Little payoff from unbalanced draft classes
May, 12, 2012
By John McTigue, ESPN Stats & Info | ESPN.com
Chris Chambers/Getty Images
Andrew Luck was the first of eight offensive players drafted by the Colts.
Unfortunately, that’s rarely the case.
Five teams used at least 75 percent of their draft picks on one side of the ball in this year’s draft. The New England Patriots (six of seven), Seattle Seahawks (eight of 10), Detroit Lions (six of eight) and Green Bay Packers (six of eight) went heavy on defense. The Indianapolis Colts (eight of 10) loaded up on offense.
Examining draft classes back to 2002, the first season there was 32 teams, there have been 18 instances of a team using 75 percent or more of its draft picks of offense and 15 instances of a team using 75 percent or more of its picks on defense.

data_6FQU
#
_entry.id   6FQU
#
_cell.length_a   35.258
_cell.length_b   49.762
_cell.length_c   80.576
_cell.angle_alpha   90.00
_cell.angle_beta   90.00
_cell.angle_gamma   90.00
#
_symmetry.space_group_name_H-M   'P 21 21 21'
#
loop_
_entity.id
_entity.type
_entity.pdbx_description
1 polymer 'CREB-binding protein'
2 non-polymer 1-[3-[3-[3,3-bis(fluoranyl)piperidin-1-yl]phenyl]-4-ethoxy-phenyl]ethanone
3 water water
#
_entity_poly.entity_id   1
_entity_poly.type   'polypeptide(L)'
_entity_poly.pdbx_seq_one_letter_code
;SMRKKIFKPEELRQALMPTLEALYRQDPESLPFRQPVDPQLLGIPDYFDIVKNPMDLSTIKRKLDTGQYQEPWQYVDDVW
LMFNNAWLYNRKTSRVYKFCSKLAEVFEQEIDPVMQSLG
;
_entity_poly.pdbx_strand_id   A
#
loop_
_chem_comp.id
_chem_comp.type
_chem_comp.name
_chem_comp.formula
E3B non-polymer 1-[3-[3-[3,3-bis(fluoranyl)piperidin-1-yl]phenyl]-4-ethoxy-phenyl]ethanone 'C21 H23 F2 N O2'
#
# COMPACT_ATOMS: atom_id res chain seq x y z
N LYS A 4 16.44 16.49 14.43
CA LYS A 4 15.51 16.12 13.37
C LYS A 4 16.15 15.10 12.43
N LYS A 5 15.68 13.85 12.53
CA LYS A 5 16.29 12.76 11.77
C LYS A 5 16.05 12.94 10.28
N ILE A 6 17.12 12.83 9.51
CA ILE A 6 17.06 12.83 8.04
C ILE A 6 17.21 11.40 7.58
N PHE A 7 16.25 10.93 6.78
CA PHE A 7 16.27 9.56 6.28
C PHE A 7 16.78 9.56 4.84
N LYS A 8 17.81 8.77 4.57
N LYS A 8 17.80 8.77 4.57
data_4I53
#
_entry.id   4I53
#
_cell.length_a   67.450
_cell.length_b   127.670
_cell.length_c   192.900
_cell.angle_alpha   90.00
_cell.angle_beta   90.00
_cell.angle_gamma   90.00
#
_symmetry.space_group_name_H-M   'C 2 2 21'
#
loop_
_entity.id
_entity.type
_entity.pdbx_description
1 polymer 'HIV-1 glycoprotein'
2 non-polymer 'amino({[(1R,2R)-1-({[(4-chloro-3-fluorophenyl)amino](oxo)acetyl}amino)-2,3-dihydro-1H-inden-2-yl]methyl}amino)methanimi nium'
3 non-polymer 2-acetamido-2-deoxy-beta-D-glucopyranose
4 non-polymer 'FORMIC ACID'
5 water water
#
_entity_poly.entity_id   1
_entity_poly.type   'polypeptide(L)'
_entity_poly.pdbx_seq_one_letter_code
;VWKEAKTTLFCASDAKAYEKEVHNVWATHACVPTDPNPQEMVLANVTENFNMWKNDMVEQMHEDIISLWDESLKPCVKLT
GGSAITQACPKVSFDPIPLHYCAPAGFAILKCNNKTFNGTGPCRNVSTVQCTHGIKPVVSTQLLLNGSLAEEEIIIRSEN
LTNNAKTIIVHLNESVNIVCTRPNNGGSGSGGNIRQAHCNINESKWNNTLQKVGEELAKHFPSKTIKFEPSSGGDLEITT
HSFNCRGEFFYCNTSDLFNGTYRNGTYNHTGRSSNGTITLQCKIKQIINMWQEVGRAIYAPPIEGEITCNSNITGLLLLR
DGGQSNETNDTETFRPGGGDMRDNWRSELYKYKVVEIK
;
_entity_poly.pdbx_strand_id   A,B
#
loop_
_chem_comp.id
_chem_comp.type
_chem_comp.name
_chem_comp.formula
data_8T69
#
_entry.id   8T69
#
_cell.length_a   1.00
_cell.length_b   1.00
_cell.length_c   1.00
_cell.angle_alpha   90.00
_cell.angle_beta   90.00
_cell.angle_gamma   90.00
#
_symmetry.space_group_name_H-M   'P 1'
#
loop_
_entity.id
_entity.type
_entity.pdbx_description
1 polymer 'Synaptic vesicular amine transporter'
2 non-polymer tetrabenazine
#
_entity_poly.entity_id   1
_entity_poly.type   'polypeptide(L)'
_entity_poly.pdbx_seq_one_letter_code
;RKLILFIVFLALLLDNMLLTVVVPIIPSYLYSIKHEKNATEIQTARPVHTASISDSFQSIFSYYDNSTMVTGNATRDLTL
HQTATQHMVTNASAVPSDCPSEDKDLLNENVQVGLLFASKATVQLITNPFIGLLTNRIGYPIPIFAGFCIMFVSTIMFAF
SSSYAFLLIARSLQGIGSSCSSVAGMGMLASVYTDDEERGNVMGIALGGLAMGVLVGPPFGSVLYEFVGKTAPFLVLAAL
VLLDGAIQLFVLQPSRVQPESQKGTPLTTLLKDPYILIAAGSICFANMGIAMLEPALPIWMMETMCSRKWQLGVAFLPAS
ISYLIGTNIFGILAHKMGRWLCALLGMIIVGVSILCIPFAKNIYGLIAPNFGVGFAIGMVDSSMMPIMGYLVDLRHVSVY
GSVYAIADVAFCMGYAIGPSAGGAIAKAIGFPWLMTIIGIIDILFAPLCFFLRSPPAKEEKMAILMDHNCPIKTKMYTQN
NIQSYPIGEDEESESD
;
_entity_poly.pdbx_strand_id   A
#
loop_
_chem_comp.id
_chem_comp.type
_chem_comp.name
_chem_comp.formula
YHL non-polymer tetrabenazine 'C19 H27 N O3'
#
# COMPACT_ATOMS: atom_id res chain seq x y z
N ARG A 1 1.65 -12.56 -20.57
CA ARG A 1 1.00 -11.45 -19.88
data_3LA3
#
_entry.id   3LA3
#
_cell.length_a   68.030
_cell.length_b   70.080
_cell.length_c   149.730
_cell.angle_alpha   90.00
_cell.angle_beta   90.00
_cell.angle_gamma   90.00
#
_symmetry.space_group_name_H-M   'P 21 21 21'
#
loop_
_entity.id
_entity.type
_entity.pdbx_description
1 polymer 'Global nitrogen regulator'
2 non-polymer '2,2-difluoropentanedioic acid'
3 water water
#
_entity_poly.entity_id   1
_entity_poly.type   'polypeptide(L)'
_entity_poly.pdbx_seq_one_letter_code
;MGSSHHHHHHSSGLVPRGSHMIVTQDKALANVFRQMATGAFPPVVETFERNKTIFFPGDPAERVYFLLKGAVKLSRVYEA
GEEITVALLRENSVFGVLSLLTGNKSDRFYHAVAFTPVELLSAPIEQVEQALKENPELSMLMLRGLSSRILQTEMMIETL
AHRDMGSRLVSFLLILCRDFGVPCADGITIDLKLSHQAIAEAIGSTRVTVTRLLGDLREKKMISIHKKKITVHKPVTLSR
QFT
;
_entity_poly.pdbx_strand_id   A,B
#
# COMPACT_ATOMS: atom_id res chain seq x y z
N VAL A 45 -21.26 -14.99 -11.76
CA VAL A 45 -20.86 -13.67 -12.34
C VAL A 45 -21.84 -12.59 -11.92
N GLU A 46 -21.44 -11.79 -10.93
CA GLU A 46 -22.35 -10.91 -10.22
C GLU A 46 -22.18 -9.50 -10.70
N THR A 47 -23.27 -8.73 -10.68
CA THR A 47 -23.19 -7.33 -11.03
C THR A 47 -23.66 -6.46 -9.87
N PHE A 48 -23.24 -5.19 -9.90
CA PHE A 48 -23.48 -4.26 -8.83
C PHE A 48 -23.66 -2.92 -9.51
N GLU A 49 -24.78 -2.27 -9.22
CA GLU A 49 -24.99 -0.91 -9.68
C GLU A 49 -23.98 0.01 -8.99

When teams have gone mostly offense, their scoring has usually decreased the following year.
Twelve of the 18 teams that went this path saw their scoring decrease the following season by an average of nearly three points per game.
If anything, focusing on the offensive side of the ball in a draft harmed a team's defensive unit the following season. 13 of the 18 teams to take offensive players with at least three quarters of their picks allowed more points the following season. These teams allowed approximately three more points per game.
When teams have gone mostly defense, the results have been less one-sided.
Seven of the 15 teams that went this route allowed fewer points the following season. These teams allowed just over five points per game fewer on average.
Seven of the 15 teams allowed more points the following season, with those seven averaging approximately four points more per game. The 2009 Atlanta Falcons, who used seven of their eight picks on defense, allowed the same amount of points in 2008 that they did in 2009.
The other side of the ball wasn’t affected as much by this strategy. Eight teams scored more after going heavy on defense while seven scored less.